Game play can be fun, but there are also just a lot of neat accoutrements. I’ve written about dice towers and DM screens, but I’ve added more trinkets and goodies to my collection since then. For example, you can get neat dice trays to roll your dice into so that they don’t roll all over the place (I have two). You can get dice vaults and boxes. You can get dice bags (of which I now have several). Then of course there are miniature figures for game play, and battle mats for drawing out landscapes for battle, and loads of marvelously detailed and illustrated books (I now have several).

Among my favorite accoutrements are the dice. A standard set includes seven dice with different numbers of sides and used to roll for various things in the game. There’s a big variety of dice types, and I just really enjoy seeing the different designs and finishes. My favorites right now are metal dice manufactured by Jovitec and Bescon (I don’t remember which are which). They’ll dent a table if you’re not careful (the dice tray helps avoid this!), and they just have a really pleasant weight and they roll really satisfyingly. I also have a few sets of the “Ancient” line of Hedronix dice from D20 Collective — Ancient Copper, Ancient Malachite, Ancient Clay, and Ancient Stone — and these look neat at a distance but seem more plasticky up close and are a little sluggish to roll. My other favorite set is a set of dark green sort of marbled looking dice from Chessex. I’ve bought a few other sets too just to have around for others to play with, and my son has a few sets, including a big random grab-bag we emptied into his stocking for Christmas this year.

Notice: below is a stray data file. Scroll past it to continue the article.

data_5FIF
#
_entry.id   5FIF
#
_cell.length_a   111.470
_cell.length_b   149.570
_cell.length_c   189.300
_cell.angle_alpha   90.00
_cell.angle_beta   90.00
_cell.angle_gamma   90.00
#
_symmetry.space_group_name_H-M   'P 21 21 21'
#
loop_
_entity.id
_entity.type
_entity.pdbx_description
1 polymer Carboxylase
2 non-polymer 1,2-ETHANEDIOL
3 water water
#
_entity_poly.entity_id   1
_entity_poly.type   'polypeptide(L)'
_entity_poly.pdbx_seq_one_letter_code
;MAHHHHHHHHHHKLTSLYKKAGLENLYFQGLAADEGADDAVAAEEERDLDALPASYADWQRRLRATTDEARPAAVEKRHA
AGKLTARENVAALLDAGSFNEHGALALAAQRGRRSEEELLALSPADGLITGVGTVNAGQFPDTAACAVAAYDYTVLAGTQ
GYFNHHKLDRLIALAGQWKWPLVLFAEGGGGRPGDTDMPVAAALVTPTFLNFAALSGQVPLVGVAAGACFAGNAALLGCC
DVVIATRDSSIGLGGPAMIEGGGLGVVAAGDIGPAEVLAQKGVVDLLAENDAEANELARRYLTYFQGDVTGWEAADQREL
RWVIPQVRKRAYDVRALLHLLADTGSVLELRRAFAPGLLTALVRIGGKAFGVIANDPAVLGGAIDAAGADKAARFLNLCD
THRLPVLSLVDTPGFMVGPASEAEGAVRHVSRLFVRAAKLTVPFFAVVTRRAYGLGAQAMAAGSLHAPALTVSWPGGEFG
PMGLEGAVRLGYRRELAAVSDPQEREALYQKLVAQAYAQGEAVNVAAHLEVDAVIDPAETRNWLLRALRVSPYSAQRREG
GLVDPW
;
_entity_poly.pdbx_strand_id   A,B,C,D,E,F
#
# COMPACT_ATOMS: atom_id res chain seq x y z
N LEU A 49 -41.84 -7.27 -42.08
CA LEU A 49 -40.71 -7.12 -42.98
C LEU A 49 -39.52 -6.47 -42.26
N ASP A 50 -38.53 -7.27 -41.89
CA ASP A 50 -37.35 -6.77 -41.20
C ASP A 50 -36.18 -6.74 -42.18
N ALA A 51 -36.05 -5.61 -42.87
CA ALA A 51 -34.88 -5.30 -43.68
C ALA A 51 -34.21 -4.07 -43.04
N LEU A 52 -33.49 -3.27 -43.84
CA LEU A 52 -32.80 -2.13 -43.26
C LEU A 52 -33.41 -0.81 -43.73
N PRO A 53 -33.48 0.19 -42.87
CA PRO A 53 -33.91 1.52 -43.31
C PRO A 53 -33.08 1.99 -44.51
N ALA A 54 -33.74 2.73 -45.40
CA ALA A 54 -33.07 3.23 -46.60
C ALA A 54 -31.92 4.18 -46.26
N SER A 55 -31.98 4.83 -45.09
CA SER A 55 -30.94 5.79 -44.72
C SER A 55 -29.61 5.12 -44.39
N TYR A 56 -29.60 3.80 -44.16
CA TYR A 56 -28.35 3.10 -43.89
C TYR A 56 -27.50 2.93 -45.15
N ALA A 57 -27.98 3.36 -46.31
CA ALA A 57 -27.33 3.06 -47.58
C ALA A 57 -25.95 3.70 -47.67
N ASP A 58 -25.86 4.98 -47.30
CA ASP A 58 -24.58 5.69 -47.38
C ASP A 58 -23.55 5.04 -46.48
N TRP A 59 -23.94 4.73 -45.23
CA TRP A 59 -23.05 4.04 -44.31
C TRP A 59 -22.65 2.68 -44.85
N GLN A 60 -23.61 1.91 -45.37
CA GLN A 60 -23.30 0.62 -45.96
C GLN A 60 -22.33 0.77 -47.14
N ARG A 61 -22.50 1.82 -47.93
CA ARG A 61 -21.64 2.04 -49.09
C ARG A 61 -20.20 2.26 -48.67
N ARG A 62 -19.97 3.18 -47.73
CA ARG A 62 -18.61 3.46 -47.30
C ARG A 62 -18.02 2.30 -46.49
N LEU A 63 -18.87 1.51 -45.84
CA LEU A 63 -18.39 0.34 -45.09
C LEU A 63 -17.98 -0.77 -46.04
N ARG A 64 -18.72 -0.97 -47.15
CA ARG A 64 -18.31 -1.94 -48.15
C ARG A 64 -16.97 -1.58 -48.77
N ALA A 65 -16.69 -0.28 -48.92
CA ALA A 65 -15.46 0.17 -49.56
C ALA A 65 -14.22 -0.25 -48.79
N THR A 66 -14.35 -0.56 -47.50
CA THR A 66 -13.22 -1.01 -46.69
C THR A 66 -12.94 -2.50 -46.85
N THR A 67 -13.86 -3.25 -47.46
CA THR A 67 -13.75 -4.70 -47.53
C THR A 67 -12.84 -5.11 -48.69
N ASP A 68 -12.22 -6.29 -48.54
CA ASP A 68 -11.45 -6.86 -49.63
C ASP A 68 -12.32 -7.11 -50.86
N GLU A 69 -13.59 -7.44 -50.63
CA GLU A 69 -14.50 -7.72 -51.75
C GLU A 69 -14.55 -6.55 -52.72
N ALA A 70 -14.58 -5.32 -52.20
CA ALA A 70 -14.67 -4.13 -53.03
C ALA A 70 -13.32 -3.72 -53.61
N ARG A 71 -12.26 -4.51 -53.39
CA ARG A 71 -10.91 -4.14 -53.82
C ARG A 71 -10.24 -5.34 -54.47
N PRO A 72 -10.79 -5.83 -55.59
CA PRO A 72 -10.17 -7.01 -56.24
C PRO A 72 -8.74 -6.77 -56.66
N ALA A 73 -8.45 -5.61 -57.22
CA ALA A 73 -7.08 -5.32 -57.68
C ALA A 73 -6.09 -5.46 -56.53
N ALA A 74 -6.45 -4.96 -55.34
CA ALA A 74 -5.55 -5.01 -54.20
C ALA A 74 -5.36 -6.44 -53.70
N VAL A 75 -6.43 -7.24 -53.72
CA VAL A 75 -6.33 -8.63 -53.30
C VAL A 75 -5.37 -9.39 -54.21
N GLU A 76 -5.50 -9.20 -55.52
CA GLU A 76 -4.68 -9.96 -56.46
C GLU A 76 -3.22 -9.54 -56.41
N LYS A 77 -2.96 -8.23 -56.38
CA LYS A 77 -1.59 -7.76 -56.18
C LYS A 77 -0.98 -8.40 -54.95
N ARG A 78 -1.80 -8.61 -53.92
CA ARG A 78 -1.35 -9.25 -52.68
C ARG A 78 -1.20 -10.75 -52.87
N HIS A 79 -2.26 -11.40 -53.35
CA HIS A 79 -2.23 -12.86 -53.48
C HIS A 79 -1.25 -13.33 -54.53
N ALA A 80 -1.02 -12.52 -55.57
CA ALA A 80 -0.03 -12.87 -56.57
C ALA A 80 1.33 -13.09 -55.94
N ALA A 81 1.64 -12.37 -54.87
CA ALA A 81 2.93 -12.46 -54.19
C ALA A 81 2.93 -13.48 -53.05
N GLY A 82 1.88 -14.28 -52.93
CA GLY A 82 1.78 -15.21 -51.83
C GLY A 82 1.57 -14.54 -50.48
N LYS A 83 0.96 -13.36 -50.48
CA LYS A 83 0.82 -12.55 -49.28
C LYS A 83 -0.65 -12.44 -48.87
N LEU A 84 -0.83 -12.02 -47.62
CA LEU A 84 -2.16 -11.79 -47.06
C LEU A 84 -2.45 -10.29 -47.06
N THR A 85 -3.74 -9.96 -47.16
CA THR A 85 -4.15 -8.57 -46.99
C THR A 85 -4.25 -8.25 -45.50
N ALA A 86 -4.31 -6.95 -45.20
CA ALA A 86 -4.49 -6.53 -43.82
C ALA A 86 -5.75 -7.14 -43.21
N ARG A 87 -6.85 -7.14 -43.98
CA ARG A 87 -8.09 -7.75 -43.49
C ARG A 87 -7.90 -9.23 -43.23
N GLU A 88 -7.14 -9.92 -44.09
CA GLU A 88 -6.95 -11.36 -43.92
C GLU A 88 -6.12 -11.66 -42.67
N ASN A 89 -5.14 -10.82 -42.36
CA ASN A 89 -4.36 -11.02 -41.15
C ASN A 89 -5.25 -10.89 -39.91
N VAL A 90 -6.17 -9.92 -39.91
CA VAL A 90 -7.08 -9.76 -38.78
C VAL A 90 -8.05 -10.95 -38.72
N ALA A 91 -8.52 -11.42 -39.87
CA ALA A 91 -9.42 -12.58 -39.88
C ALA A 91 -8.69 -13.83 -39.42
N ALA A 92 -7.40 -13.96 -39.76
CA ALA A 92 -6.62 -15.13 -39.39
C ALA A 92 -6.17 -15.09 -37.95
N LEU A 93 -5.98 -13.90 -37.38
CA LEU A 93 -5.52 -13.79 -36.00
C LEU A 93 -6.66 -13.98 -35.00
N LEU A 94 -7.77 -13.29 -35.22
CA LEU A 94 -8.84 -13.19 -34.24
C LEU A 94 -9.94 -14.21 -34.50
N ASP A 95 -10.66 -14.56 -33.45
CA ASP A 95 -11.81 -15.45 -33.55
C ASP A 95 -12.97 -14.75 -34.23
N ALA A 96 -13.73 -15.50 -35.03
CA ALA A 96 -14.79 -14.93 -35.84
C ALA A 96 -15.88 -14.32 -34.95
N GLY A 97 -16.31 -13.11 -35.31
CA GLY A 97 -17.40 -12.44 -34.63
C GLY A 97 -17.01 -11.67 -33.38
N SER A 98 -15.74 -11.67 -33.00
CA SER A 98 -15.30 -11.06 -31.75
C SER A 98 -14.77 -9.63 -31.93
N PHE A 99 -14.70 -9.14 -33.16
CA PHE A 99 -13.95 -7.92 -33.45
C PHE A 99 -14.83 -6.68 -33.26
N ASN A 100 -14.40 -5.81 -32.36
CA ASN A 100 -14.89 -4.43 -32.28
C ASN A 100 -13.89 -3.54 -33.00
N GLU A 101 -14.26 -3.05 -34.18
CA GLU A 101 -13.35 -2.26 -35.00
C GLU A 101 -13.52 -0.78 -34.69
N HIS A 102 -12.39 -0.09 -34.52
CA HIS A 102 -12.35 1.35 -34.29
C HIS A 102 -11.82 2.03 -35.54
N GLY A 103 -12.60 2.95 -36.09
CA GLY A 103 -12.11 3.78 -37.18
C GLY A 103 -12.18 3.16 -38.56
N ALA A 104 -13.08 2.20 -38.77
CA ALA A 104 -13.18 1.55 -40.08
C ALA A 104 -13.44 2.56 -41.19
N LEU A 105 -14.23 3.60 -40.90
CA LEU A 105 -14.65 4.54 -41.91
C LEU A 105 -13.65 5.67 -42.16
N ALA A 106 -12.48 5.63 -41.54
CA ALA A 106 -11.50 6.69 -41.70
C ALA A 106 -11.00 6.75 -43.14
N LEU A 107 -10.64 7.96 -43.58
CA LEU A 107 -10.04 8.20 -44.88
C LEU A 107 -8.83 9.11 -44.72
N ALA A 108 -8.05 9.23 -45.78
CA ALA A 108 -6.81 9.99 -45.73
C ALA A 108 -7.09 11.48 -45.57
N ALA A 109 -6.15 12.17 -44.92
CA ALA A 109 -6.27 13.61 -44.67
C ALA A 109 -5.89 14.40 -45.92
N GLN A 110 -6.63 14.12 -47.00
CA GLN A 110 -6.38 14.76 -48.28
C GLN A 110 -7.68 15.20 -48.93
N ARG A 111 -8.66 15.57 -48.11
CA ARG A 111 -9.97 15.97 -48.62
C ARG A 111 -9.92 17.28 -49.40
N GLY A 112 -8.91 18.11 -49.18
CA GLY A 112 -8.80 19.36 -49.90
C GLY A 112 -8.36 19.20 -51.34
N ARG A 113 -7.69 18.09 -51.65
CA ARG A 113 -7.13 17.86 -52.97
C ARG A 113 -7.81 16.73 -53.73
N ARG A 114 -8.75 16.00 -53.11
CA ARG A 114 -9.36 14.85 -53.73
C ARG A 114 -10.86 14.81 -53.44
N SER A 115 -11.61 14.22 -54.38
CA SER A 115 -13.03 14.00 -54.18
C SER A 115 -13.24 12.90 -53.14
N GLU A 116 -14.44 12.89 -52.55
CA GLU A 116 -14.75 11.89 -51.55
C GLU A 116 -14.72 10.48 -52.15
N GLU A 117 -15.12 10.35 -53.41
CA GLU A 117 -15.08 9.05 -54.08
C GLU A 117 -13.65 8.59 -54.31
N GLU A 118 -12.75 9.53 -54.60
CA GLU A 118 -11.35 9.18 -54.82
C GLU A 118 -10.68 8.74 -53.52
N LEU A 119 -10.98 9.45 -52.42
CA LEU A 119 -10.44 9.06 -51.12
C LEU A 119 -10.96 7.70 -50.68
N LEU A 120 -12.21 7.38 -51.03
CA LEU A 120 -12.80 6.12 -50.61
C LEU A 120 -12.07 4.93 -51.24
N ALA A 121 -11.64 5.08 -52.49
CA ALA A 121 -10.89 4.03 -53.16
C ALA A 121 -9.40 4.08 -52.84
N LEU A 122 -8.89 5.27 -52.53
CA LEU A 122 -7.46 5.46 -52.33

It feels a little silly to be so into dice, but I really do just enjoy getting a new set and having a growing collection. They are, at least, small (I used to collect books).

Podcasts

Many years ago, I briefly ran a podcast as part of my job. This was during the early days of Web 2.0 when podcasting was a new thing that one sort of just had to try if they were doing my sort of job for a Web 2.0 company. I was pretty terrible at it, and I never much cared for listening to podcasts until the last year or two. I’ve long sort of disdained nonfiction stuff and tended to want to absorb fiction more slowly, via books. For anything newsy or simply informative (if I must consume it), I’ve tended to prefer reading, which lets me skim quickly for the important info without spending a lot of time with the material. I shake my fist at news sites that try to show me a video reporting something I can read in a fraction of the time.

But over the past couple of years, I’ve found myself in the car a lot more. Although I still work from home, I drive kids to and from school, I do some of my grocery shopping across town, and I more routinely venture out of the house for social or sporty events. Car time has always felt like wasted time to me. I can’t read during car time! But I can listen to things and make that time entertaining or useful. So I’ve tried a number of podcasts over the last couple of years. Here are some that I’m currently enjoying or enjoy dipping into occasionally, in no particular order.

The Memory Palace. Nate DiMeo offers lyrical dispatches about little snippets of history. I like this one for its lyricism and brevity. I can listen to an episode on a short grocery run and enjoy not only its content but also the poetry of DiMeo’s writing. I was a poetry person many years ago, and this one sounds like a poetry reading for better or for worse. To me, it’s soothing and puts me in a little different mental state than usual, though my wife listened to an episode once and immediately had a “that guy sounds like he really thinks a lot of himself, how annoying” sort of reaction, which is fair of this sort of artificial, almost “posed” reading. I listen to this one not super regularly, but I like to have it on my phone for when I’m in the mood or have just the right amount of time for a quick listen.